Once the idea is settled, it’s time to start thinking about format. Will you do this podcast by yourself? Will you need a co-host? Will you need regular guests? How long will each show be? How often will you produce an episode? All of these are considerations that have to be made prior to recording your first episode. I suggest doing a few trial runs in multiple formats, sharing those with peers, and getting feedback on which ones work best. Some people can carry an entire show by themselves while others need that counterpart to help keep the conversation going. Think about a morning radio DJ vs The Tonight ShowA DJ generally works alone, has the ability to carry segments and deliver material, all while keeping your attention and telling a story. Most late night shows, however, involve some sort of sidekick (Ed McMahon, Higgins, Andy Richter). Finding the right cohort isn’t easy either. You may have to audition several people before finding the right fit. Don’t stick with someone just because they’re a friend. This is your show and you want it to be the best it can be.

The frequency of your show will ultimately depend on how much time you are willing and able to devote to it. Most people deliver a show once per week. Given the time it takes to plan, record, and edit a show, this is probably more than enough for you. If you’re really ambitious I suppose you could go for 2-3 times per week, or even a daily show, but take into consideration that you’ll be the sun, moon, and stars of this production, and that’ll eat up a lot of time. If you feel like once per week is too much (which it might be) try bi-weekly or monthly. Just make sure you pick a schedule and stick to it. Audiences expect consistency, just like they do for episodic tv shows, so don’t break them of the habit.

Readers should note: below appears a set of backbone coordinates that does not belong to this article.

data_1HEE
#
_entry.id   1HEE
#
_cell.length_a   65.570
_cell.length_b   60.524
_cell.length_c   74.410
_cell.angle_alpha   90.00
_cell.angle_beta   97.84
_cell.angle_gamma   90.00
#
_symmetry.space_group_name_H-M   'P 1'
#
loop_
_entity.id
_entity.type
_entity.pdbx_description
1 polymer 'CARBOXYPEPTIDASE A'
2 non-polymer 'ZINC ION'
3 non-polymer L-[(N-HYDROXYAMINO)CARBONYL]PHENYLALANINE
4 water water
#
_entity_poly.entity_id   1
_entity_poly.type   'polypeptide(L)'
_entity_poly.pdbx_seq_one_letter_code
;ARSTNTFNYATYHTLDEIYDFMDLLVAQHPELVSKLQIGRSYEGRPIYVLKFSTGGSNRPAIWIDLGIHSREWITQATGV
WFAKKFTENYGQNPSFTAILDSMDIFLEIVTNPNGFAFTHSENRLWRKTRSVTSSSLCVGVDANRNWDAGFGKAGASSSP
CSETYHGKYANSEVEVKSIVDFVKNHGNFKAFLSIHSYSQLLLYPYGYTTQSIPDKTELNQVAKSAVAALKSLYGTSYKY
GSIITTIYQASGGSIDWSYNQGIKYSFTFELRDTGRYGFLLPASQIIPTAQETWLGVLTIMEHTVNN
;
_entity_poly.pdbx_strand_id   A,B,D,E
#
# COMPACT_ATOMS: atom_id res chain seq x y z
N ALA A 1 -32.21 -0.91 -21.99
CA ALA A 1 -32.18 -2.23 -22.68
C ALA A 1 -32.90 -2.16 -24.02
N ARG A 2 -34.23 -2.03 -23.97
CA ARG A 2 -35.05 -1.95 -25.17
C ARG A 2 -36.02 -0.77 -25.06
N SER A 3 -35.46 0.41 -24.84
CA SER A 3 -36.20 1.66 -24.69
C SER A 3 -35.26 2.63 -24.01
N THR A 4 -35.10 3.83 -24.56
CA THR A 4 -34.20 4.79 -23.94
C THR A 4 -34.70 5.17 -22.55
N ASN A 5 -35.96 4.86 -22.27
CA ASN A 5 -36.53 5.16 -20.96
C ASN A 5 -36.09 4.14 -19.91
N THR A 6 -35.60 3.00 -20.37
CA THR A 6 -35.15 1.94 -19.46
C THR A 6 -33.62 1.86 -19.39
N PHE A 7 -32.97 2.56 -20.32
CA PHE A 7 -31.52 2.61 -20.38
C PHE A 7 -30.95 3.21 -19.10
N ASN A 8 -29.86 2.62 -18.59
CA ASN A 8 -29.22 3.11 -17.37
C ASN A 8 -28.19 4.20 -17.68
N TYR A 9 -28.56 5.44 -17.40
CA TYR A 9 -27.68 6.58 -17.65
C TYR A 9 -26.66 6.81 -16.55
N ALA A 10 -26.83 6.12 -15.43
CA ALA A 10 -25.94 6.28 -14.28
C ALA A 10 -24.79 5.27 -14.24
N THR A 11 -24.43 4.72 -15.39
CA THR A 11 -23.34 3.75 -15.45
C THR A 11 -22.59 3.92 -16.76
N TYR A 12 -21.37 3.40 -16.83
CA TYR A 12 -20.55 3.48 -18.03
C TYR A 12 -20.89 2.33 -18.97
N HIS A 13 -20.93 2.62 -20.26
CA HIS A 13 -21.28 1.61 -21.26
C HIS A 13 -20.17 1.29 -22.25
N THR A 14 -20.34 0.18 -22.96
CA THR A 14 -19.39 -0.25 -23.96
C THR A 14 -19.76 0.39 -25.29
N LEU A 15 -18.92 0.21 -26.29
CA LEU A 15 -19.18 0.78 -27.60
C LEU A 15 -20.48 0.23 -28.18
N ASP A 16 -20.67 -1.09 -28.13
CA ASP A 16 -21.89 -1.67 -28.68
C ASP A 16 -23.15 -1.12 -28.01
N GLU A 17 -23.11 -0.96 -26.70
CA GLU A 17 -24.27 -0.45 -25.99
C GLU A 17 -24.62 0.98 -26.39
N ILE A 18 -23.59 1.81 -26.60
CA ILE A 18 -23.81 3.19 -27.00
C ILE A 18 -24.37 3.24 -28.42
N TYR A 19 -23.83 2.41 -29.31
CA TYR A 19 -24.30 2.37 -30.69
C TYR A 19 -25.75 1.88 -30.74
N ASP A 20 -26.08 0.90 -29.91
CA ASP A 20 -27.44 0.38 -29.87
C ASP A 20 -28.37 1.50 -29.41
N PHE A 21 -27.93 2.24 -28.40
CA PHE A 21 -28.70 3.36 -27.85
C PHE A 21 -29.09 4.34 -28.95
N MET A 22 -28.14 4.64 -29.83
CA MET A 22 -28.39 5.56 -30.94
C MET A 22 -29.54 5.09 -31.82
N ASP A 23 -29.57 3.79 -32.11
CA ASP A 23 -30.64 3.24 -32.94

What About Equipment?

A lot of people think you need really expensive equipment to start a podcast. Well, that’s just not true. You can actually create a podcast using nothing but your smartphone if you want. Yes, you can invest some serious cash into your show, and that might be a good idea down the road, but when you’re first starting out you should aim to spend as little as possible while still maintaining a decent level of quality. Here are a few things to get you started:


The quality of audio is very important when producing a podcast. Therefore investing in a decent mic is a good idea. When you first start out you may be tempted to drop some big money in this department, but it’s really not necessary. Check out these budget-friendly options that will give you awesome sound quality.

  1. Audio-Technica AT2020 – $99
  2. Blue Yeti – $129
  3. Blue Snowball – $69
  4. Samson Q2U – $55


When you’re recording a podcast it’s very important to be able to hear yourself. This ensures that you won’t talk too loud or too soft and that you can detect any distortion or imperfections in your mic setup. You can use something as simple as the earbuds that came with your mobile phone or invest in some higher quality headphones like these:

  1. Sony MDR7506 – $80
  2. Audio-Technica ATH-M30X – $75
  3. Beyerdynamic DT 770 Pro – $160